An assorted collection of one-liner scripts that are helpful in Linux sysadmin’s day to day tasks.
In this article, I am consolidating many one-liner scripts that I used or came across which will help you to perform Linux day to day tasks. Great way to save your time in repetitive work ensuring zero human errors!
Setting up hostname in SUSE (older versions)
I always prefer hostnamectl to set hostname in systems running on newer kernels.
# echo myserver.mydomain.com > /etc/HOSTNAME # sed --in-place 's/preserve_hostname: false/preserve_hostname: true/' /etc/cloud/cloud.cfg #For Cloud servers # sed --in-place 's/DHCLIENT_SET_HOSTNAME="yes"/DHCLIENT_SET_HOSTNAME="no"/' /etc/sysconfig/network/dhcp # hostname myserver
Add your hostname instead of myserver and your FQDN domain instead of mydomain.
Setting up nameservers in Linux
# echo "nameserver 10.8.14.33 #Lab nameserver1 nameserver 10.8.17.33 #Lab nameserver2 search lab.kerneltalks.com">>/etc/resolv.conf
Add your own nameserver IPs and search domain in above code.
Add FQDN in hostfile
This applies to server with single IP allocated only.
# echo "`hostname -I` `hostname`.labs.kerneltalks.com `hostname`">>/etc/hosts
Add your own domain instead of labs.kerneltalks.com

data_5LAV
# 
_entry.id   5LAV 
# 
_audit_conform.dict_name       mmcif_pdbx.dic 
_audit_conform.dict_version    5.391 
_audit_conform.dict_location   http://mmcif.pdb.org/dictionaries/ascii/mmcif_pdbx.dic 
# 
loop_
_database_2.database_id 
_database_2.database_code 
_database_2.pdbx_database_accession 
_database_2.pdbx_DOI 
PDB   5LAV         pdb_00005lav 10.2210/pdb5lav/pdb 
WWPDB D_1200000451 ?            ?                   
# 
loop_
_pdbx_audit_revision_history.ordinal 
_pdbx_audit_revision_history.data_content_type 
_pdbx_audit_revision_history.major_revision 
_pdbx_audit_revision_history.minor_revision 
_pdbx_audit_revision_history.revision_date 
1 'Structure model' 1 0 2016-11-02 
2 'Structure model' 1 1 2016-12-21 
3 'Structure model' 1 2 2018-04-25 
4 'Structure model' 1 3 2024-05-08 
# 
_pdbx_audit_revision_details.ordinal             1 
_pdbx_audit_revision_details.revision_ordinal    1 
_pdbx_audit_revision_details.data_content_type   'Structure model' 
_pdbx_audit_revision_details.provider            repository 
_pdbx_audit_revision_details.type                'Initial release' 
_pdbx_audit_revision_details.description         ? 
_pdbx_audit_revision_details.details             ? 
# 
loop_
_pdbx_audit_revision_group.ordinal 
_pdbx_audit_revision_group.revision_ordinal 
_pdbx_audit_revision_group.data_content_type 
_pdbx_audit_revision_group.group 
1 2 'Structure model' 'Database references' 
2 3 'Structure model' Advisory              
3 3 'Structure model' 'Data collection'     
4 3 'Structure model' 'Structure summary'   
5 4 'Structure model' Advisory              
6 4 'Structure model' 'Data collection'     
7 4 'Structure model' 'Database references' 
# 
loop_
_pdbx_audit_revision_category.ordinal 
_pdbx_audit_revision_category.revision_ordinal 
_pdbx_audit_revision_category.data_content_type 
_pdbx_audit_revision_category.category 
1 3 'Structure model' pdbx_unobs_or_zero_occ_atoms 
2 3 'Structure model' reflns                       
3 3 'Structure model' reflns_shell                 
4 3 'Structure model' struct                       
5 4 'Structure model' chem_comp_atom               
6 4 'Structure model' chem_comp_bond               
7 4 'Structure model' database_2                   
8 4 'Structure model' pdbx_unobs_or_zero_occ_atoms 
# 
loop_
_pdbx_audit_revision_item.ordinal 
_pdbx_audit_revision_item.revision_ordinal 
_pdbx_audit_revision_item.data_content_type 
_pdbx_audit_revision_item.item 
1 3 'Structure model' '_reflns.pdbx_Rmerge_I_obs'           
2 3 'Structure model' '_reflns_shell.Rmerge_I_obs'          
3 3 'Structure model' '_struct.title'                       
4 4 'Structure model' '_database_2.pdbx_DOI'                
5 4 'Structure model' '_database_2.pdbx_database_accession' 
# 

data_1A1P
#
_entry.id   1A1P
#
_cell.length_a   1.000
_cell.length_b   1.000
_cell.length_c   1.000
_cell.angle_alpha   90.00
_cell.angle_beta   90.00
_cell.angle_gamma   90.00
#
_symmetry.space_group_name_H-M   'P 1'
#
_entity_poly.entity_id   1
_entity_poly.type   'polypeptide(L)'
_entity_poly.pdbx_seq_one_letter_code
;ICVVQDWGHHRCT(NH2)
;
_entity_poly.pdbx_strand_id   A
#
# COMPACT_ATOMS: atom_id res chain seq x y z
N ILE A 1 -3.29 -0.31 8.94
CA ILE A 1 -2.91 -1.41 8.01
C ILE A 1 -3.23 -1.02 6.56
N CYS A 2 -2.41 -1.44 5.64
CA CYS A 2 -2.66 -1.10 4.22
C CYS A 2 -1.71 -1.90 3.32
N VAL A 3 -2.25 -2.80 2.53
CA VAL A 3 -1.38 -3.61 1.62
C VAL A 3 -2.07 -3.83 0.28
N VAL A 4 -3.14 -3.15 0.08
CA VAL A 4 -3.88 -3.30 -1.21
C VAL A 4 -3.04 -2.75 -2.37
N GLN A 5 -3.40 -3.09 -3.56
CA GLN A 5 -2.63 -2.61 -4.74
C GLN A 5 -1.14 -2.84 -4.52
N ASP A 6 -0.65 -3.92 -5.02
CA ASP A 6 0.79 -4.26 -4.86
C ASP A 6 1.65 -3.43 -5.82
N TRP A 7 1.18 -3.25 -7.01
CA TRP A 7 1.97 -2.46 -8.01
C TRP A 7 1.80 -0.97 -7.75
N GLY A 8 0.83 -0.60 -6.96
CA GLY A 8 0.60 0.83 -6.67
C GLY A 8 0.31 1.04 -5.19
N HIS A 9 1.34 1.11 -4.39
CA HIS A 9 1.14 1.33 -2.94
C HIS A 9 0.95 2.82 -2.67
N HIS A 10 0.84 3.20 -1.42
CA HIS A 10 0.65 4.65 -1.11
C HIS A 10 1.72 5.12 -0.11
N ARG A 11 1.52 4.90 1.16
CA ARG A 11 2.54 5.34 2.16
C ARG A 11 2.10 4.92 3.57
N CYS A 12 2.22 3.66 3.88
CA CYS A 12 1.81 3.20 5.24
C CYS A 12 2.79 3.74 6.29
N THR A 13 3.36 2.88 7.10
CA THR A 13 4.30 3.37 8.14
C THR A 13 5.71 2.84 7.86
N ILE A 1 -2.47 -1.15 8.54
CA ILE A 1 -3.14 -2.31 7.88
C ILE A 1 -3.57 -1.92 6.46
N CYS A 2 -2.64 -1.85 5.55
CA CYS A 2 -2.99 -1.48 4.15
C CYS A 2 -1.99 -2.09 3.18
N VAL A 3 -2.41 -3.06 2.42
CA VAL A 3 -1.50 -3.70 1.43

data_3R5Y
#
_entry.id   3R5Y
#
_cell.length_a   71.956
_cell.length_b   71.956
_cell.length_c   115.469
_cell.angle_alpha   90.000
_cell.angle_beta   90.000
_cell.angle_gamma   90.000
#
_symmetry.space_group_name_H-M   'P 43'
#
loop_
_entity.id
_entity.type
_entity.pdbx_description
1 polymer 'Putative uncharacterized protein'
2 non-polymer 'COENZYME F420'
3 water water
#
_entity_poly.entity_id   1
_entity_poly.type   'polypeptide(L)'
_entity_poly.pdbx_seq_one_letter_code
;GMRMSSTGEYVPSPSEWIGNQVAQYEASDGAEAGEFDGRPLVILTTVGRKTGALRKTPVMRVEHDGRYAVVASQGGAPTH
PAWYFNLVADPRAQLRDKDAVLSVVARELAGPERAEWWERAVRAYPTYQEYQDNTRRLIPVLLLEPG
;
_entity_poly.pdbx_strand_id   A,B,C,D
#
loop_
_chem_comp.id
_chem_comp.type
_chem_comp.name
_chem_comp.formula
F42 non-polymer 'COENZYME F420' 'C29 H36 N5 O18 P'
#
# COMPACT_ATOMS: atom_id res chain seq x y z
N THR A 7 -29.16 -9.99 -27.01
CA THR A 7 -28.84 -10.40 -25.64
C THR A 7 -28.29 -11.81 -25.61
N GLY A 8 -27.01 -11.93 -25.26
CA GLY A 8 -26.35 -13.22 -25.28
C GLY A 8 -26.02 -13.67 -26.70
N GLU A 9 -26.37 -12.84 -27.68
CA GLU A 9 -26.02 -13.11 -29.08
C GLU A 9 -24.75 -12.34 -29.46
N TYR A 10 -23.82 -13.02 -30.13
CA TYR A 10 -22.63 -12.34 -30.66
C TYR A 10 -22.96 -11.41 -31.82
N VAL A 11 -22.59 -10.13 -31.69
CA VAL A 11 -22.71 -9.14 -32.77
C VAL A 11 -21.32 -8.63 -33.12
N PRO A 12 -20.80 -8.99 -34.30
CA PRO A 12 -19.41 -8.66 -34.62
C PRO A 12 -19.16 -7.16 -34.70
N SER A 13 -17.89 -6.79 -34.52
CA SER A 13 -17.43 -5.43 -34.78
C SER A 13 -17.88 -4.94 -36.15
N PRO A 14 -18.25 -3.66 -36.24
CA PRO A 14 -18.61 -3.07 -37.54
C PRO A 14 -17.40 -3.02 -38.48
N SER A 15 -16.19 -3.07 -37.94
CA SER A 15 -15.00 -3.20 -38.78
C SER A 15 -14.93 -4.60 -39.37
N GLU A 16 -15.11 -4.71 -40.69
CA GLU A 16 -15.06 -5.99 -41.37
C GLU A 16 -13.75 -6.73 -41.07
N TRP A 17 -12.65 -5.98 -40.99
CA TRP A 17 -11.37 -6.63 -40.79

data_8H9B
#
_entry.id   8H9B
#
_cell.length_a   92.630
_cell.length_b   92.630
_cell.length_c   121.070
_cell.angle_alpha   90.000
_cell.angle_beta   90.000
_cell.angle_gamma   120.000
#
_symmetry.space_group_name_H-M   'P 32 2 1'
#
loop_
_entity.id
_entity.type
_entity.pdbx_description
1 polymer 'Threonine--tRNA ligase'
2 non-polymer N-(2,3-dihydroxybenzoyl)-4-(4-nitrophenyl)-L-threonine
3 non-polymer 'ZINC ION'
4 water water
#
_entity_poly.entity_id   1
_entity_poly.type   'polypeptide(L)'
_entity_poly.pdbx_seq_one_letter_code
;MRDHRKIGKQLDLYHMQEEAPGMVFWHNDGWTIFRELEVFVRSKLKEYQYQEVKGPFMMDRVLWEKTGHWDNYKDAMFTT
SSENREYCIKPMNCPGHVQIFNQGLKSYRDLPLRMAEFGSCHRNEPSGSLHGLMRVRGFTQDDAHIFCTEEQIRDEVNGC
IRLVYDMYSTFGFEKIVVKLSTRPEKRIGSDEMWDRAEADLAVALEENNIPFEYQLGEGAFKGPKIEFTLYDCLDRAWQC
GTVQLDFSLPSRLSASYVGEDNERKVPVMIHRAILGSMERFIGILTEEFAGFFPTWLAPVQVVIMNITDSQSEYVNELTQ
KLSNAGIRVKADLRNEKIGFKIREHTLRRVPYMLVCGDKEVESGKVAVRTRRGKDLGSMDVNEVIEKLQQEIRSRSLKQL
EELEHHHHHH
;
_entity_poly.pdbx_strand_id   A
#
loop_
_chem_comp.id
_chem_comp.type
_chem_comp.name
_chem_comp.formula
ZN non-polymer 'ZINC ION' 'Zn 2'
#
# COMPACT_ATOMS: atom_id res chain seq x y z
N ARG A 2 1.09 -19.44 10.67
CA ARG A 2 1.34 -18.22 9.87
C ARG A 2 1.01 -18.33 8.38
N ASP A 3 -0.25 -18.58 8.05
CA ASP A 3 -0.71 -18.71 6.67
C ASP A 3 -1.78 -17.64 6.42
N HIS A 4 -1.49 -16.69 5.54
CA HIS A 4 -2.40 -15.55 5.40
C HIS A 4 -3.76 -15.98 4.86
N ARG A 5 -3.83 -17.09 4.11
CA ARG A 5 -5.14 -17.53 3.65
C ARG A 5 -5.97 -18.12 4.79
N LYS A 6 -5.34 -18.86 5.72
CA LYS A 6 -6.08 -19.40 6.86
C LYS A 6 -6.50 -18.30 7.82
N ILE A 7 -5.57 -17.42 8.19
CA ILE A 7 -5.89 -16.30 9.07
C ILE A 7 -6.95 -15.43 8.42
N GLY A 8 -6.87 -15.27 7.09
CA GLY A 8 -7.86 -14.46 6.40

Configure sudo so that it asks user’s password when user tries to execute sudo
# sed --in-place 's/Defaults targetpw/#Defaults targetpw/' /etc/sudoers
Remove existing NTP servers and add new in /etc/ntp.conf
# sed -e '/^server/s/^/#/g' -i /etc/ntp.conf # echo "server 10.8.14.8 #Lab NTP1 server 10.8.14.9 #Lab NTP2">>/etc/ntp.conf
Commands to enable root access in Linux server
Below is a list of the commands you can execute to enable root access on the Cloud server or AWS Linux server.
# sed --in-place 's/PermitRootLogin no/PermitRootLogin yes/' /etc/ssh/sshd_config # sed --in-place 's/PasswordAuthentication no/PasswordAuthentication yes/' /etc/ssh/sshd_config # service sshd restart # passwd root
If you are doing it on a public cloud server make sure that you reset the root account password since cloud server spin up with key-based authentication and their root does not carry a password initially.
Test port connectivity using telnet and exit in single command
# echo 'exit' | telnet 10.10.0.1 7657 Trying 10.10.0.1... Connected to 10.10.0.1. Escape character is '^]'. Connection closed by foreign host.